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Statement for the Record by Secretary of Energy Hazel R. O'Leary

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to the Committee on Science United States House of Representatives

January 6, 1995

Impacts of Science and Technology: A Vision for the Year 2015

Mr. Chairman, Members of the Committee, I appreciate the invitation to testify at your first hearing of the 104th Congress and regret that a long-standing commitment prevents my personal attendance. As we agreed in our recent conversation, Mr. Chairman, I welcome the opportunity to appear before the Committee in the near future to present my views on the subject of this hearing, or on any other topic involving the Department of Energy.

You have presented a provocative and important challenge to your witnesses in asking each of us to discuss how our Departments are preparing to meet the revolutionary changes projected to occur in the next 20 years. During that period--as over the past 20 years--science and technology will yield powerful, yet in many cases unpredictable, new developments that will affect our economy, national security, environment, and quality of life.

As one of the nation's major supporters of federal research and development, the Department of Energy has a wide range of extremely exciting R&D programs under way that hold the potential to contribute in important ways to a better future. The basic framework for our investments is established through our statutory missions in energy resources and end- use technologies; national security, primarily as it relates to nuclear weapons-related science and security issues; clean-up of the by products of nuclear weapons production; and fundamental science in areas that underlie these mission areas, including high-energy and nuclear physics.

Successful performance in each of these mission areas depends on further advances in scientific and technological research. For example:

  • Achieving greater efficiency and diversity of energy sources will require new innovations in both energy production and utilization. By the year 2015, America's demand for electricity is expected to approach 4 trillion kilowatt-hours--up from 2.6 trillion kilowatt-hours in 1990. By this time, the fuel cell will likely have taken its place as an environmentally viable and cost- effective new option for generating some of this electricity demand--in no small part because of the joint public-private cost-shared R&D program which the Department has been supporting. The fuel cell will emit none of the smog-causing pollutants of conventional power sources, and will be ideal for distributed power sources--minimizing the need for long- distance transmission lines.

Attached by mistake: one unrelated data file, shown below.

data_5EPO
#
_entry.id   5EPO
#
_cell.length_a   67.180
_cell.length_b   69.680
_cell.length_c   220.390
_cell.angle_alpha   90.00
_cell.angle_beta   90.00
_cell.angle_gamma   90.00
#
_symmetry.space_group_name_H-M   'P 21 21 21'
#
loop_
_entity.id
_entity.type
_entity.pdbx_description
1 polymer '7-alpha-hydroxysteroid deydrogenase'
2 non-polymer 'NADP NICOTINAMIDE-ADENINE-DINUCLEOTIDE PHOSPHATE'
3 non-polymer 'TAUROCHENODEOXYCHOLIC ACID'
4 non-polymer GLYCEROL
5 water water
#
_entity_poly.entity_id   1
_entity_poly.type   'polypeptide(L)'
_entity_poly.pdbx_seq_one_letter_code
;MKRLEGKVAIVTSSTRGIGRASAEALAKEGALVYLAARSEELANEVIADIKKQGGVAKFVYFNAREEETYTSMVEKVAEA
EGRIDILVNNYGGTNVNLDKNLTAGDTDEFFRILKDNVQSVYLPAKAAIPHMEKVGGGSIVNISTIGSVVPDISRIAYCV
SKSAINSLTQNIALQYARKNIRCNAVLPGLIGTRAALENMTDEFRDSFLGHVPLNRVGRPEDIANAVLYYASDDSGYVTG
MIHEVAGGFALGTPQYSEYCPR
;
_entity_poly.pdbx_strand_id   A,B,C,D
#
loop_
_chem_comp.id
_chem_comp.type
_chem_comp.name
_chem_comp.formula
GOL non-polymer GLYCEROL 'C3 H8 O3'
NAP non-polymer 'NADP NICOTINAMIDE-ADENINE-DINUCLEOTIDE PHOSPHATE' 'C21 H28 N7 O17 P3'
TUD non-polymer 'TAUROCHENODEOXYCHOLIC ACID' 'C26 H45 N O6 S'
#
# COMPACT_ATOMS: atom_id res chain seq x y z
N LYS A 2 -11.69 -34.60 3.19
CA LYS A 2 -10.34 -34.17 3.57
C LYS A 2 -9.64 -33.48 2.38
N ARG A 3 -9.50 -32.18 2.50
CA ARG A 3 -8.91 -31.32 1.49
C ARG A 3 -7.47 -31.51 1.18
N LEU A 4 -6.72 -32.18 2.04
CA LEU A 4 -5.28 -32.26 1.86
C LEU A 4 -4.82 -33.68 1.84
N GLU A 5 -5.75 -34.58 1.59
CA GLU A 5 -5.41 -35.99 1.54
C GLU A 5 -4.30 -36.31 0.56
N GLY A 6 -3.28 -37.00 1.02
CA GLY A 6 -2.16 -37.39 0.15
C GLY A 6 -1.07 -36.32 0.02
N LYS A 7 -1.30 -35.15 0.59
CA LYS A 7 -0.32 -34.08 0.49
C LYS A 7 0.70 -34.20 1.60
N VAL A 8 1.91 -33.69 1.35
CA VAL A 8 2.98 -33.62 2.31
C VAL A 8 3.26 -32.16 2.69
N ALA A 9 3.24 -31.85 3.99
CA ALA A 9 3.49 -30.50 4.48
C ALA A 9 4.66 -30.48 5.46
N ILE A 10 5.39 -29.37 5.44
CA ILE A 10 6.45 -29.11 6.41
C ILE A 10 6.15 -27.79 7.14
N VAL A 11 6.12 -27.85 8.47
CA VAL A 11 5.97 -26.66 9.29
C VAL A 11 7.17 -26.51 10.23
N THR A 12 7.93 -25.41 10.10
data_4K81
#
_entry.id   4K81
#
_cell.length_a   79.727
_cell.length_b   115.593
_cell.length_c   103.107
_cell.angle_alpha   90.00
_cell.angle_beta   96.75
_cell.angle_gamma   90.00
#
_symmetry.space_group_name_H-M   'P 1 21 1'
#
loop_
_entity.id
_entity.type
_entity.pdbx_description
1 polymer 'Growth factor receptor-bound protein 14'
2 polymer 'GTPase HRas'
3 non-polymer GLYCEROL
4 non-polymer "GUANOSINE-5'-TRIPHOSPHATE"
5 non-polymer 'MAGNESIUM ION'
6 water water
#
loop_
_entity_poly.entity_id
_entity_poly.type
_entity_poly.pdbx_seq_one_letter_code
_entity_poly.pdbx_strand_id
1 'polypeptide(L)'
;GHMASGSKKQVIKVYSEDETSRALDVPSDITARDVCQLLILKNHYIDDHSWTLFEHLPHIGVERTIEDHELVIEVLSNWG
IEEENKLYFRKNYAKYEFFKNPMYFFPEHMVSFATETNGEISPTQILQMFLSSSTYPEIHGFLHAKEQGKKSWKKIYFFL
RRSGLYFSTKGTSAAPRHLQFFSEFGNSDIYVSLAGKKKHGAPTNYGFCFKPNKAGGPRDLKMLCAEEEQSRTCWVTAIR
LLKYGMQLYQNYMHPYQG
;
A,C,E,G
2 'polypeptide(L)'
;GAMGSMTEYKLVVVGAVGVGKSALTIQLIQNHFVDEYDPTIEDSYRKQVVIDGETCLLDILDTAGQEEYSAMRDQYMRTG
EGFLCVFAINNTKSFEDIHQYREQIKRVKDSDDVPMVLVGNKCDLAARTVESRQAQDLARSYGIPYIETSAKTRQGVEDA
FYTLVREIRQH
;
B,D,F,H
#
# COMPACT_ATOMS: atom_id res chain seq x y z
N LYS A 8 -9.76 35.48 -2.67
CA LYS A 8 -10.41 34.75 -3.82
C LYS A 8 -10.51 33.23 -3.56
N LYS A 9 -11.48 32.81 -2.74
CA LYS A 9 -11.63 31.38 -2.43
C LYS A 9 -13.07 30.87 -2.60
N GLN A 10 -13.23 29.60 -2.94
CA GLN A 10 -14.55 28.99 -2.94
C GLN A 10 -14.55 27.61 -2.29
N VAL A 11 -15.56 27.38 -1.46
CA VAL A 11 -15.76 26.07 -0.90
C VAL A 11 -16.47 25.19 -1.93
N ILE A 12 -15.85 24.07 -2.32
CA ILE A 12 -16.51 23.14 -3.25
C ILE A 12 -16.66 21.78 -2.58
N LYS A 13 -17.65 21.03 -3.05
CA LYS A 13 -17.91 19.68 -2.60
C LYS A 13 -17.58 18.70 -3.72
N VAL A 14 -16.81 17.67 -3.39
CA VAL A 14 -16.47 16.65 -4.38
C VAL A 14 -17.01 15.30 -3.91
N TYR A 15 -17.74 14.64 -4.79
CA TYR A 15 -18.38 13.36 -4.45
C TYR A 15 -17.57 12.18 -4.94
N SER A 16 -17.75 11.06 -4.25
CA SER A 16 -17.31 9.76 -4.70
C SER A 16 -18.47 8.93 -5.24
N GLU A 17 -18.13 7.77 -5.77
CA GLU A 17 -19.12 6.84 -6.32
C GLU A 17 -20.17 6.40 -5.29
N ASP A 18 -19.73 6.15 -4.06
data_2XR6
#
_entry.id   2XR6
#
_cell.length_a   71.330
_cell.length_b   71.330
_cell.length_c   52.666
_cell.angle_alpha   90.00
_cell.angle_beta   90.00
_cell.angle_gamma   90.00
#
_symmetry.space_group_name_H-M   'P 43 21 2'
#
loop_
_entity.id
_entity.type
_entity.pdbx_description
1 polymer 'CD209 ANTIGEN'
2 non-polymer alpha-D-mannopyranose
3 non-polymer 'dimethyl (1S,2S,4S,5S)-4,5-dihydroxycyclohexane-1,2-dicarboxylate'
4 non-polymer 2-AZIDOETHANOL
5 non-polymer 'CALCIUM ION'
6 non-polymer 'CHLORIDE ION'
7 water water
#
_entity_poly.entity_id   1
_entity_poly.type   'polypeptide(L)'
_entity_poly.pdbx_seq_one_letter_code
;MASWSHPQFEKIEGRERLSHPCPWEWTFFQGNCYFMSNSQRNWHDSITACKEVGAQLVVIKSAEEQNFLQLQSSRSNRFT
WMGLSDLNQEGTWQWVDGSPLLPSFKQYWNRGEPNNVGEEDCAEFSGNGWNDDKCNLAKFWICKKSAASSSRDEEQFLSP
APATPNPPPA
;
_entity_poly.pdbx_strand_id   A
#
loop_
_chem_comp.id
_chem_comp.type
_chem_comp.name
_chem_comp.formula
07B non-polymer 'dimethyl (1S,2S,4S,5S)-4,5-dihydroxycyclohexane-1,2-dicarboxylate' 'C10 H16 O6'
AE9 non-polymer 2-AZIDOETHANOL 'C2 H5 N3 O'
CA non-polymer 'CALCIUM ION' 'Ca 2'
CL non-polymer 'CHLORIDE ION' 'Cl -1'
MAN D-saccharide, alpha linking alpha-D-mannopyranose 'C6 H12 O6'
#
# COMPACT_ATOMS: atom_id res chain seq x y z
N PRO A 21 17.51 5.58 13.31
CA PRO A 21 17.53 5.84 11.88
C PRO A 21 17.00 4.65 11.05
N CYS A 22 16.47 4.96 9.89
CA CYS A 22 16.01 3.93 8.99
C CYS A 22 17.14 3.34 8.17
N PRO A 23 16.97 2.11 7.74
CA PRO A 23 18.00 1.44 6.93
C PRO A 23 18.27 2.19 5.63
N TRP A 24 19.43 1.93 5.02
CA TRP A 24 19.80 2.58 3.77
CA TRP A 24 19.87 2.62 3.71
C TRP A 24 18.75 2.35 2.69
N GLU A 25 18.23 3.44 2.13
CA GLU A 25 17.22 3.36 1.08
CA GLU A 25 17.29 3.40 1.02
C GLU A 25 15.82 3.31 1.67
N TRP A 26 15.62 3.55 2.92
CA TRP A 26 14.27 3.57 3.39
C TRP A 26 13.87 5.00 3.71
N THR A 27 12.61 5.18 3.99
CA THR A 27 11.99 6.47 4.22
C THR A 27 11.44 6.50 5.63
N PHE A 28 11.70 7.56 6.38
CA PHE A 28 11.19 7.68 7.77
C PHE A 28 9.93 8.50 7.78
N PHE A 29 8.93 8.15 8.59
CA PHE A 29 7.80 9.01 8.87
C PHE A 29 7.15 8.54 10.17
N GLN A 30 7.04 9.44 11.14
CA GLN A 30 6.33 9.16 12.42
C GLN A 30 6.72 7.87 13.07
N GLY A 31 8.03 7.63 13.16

• Further reducing the nuclear danger will require major advances in our understanding of the fundamental science associated with nuclear weapons. In the year 2015, nuclear weapon stockpiles world-wide likely will have been reduced to but a small fraction of current levels (the Department currently is dismantling more than 2,000 nuclear weapons per year) and the safety and security of nuclear weapons is expected to rest on an international regime in which nuclear weapons testing has been banned world-wide. Such accomplishments will depend on political developments, but also to a considerable degree on scientific and technical advances at the Department's National Laboratories which will ensure confidence in the safety and reliability of the U.S. nuclear arsenal in the absence of testing and in limiting the proliferation of nuclear materials and related technologies.

  • The production of nuclear weapons over the past 50 years has generated a waste clean-up challenge that cannot affordably be addressed without major advances both in our understanding of the science of chemical and radioactive wastes and the development of new technologies for cleaning up contaminated sites. In the year 2015, innovative clean-up technologies could enable the Department to return up to 90 percent of today's 3,700 contaminated sites to other productive uses in society.

  • By the year 2015, the private sector will have succeeded in taking fundamental new knowledge in molecular biology, materials science, and computational chemistry and turned them into commercial products. Some of this new knowledge will have emerged as a result of pioneering research performed at major user facilities operated at the Department's National Laboratories--where advanced "Light Sources" (which generate powerful beams of ultraviolet light and x-rays) are enabling academic, industrial, and governmentresearchers to explore scientific frontiers that cannot be reached in any other fashion.

Mr. Chairman, I could go on at considerable length in describing ongoing R&D programs of the Department of Energy that we believe will make substantial contributions in meeting the public missions of this agency. To a growing extent, these programs are being performed through partnerships including the Department and other government agencies, academia, and the private sector. One of the great challenges facing our nation is how best to integrate the complementary strengths and needs of R&D performers in the public and private sectors, with the goals of furthering U.S. leadership in science and technology, strengthening our economy and national security, and addressing national problems for which science and technology offer solutions. I look forward to the opportunity to testify before the Science Committee to describe in more detail our contributions toward meeting these goals.

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